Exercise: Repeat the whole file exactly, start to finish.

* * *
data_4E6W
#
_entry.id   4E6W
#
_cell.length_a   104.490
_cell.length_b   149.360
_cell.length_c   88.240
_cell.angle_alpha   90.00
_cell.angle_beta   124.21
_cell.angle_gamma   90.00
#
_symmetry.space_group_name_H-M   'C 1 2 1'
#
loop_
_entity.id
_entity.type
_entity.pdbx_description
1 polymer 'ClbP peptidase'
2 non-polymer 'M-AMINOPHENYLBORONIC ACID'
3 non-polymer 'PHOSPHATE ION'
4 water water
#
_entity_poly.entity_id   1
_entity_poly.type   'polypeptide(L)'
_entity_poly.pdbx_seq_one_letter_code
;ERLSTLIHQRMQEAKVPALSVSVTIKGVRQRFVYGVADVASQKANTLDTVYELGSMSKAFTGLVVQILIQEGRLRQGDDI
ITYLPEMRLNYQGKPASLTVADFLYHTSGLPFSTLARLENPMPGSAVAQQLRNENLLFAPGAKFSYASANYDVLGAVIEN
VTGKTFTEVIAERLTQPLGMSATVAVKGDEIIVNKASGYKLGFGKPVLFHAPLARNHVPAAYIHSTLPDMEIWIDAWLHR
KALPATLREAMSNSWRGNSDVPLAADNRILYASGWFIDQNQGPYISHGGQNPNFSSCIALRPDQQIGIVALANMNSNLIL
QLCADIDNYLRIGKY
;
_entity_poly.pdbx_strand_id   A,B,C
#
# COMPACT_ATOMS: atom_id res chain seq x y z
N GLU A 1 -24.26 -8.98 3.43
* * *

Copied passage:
data_4E6W
#
_entry.id   4E6W
#
_cell.length_a   104.490
_cell.length_b   149.360
_cell.length_c   88.240
_cell.angle_alpha   90.00
_cell.angle_beta   124.21
_cell.angle_gamma   90.00
#
_symmetry.space_group_name_H-M   'C 1 2 1'
#
loop_
_entity.id
_entity.type
_entity.pdbx_description
1 polymer 'ClbP peptidase'
2 non-polymer 'M-AMINOPHENYLBORONIC ACID'
3 non-polymer 'PHOSPHATE ION'
4 water water
#
_entity_poly.entity_id   1
_entity_poly.type   'polypeptide(L)'
_entity_poly.pdbx_seq_one_letter_code
;ERLSTLIHQRMQEAKVPALSVSVTIKGVRQRFVYGVADVASQKANTLDTVYELGSMSKAFTGLVVQILIQEGRLRQGDDI
ITYLPEMRLNYQGKPASLTVADFLYHTSGLPFSTLARLENPMPGSAVAQQLRNENLLFAPGAKFSYASANYDVLGAVIEN
VTGKTFTEVIAERLTQPLGMSATVAVKGDEIIVNKASGYKLGFGKPVLFHAPLARNHVPAAYIHSTLPDMEIWIDAWLHR
KALPATLREAMSNSWRGNSDVPLAADNRILYASGWFIDQNQGPYISHGGQNPNFSSCIALRPDQQIGIVALANMNSNLIL
QLCADIDNYLRIGKY
;
_entity_poly.pdbx_strand_id   A,B,C
#
# COMPACT_ATOMS: atom_id res chain seq x y z
N GLU A 1 -24.26 -8.98 3.43